The twenty eighth season of Survivor, the grand daddy of reality tv shows, will go down as one of the most fiercely contested seasons in the history of the show. Compared to recent seasons, it was refreshingly bereft of showboating idiots who were only cast to stir up drama and it was also did away with Redemption Island or any other second chance nonsense. On a personal level, my favourite seasons of the show start with some type of sociology experiment. They’ve divided the teams in the past by gender, age, ethnicity and this season, by high school pecking orders – Brains, Brawn and Beauty. It created an entertaining dynamic for the first four episodes and watching the Brains camp implode was both a hilarious spectacle and also set the tone for Spencer’s unlikely underdog run to the Final Four.
Season 28, Season Review
The beauty of this season was that when it came down to the merge and everyone was in it for themselves, all of the contestants were likable and seemed a reasonable chance at winning. Tony, the New Jersey cop and eventual winner of the contest, played a strong but error ridden game where he needlessly turned on his allies more than once and looked to turn himself into a possible goat – too cocky for the jury to support. It was only through a key alliance with Woo and Trish (who he eventually betrayed when he wisely determined that she would still vote for him) and his industrious searching for hidden immunity idols that he managed to make it to the end. Otherwise, he didn’t win a single immunity challenge and wasn’t well liked by half the players.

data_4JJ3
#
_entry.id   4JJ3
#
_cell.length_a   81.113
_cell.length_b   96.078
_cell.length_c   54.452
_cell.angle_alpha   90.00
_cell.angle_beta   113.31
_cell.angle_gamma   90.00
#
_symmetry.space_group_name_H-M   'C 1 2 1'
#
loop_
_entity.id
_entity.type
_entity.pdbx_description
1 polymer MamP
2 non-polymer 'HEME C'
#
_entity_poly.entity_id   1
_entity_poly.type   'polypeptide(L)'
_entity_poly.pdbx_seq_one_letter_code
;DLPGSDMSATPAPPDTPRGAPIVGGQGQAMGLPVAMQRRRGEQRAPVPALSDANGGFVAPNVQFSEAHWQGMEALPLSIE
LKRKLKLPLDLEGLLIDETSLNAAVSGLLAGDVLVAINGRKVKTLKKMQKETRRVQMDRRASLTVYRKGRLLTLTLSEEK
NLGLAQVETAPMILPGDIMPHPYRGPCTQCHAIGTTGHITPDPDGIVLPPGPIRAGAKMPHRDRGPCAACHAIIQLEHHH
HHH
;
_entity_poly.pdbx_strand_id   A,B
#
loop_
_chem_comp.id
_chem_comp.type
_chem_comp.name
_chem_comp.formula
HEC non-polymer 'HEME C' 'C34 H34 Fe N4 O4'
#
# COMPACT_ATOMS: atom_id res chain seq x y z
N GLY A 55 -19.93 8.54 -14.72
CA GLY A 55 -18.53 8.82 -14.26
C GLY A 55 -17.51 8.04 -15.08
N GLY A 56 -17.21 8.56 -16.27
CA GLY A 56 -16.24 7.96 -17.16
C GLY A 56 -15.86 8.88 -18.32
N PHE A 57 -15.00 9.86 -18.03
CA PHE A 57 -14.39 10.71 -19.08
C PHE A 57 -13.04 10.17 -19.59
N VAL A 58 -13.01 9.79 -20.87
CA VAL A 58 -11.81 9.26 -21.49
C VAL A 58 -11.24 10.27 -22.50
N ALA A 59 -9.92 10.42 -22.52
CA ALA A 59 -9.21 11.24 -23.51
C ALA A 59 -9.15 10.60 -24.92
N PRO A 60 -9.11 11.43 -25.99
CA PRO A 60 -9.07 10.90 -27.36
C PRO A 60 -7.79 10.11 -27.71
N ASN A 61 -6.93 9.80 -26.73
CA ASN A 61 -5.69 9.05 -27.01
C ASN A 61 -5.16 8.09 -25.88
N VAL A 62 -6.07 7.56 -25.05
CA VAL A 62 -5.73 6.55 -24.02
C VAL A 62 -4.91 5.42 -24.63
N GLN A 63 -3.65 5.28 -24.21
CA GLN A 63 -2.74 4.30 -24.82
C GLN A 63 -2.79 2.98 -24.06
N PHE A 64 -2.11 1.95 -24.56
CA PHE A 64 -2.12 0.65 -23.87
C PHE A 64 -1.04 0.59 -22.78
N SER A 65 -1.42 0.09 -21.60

Spencer’s under dog run, Kass’ unpredictable and volatile nature, and Woo and Trish sitting in an uneasy alliance with Tony all set the scene for a memorable final few episodes.
Most extraordinarily, Woo finished the game exceptionally strongly and by winning the final immunity challenge, had his choice of who to take to the final tribal council, the first one in a long time that featured only two contestants. He had Kass, a total goat, and Tony, the hardest politicking player in the game. Unbelievably, he chose to take Tony as part of an honour code stemming from his tae kwon do discipline, which was a noble gesture but effectively cost him $1 million dollars. It was unfortunate for Woo but made for great television.
Sadly, after such a great season that really let new players battle it out in a game of wits and social gamesmanship, Jeff Probst announced that next season would be the return of the Blood vs Water format where every contestant would have a blood relative also competing in the game. There isn’t inherently anything wrong with that as a casting choice for the game but last time they did it it was the most stupidly convoluted set of rules which included a Redemption Island, the option to swap with your partner if they were voted out and so many rule changes that it basically neutered the strategy players could leverage in the game because the format was too unpredictable. Survivor is at its best when the rules are kept simple and a blind side at tribal council ensures someone is voted out, no second chances. Unfortunately, it looks like Season 29 will have none of that.
Highlights of the Season
+ Great cast, plenty of competitive players
+ Curse of the hot female player didn’t happen, Jefra made it reasonably far into the game
+ No Redemption Island
+ Final Two
+ Loads of blindsides
+ Entertaining mix of challenges
+ No Hantzes
+ All new players
Lowlights of the Season
– Still too many hidden immunity idols
– The return of the dreaded Tyler Perry super idol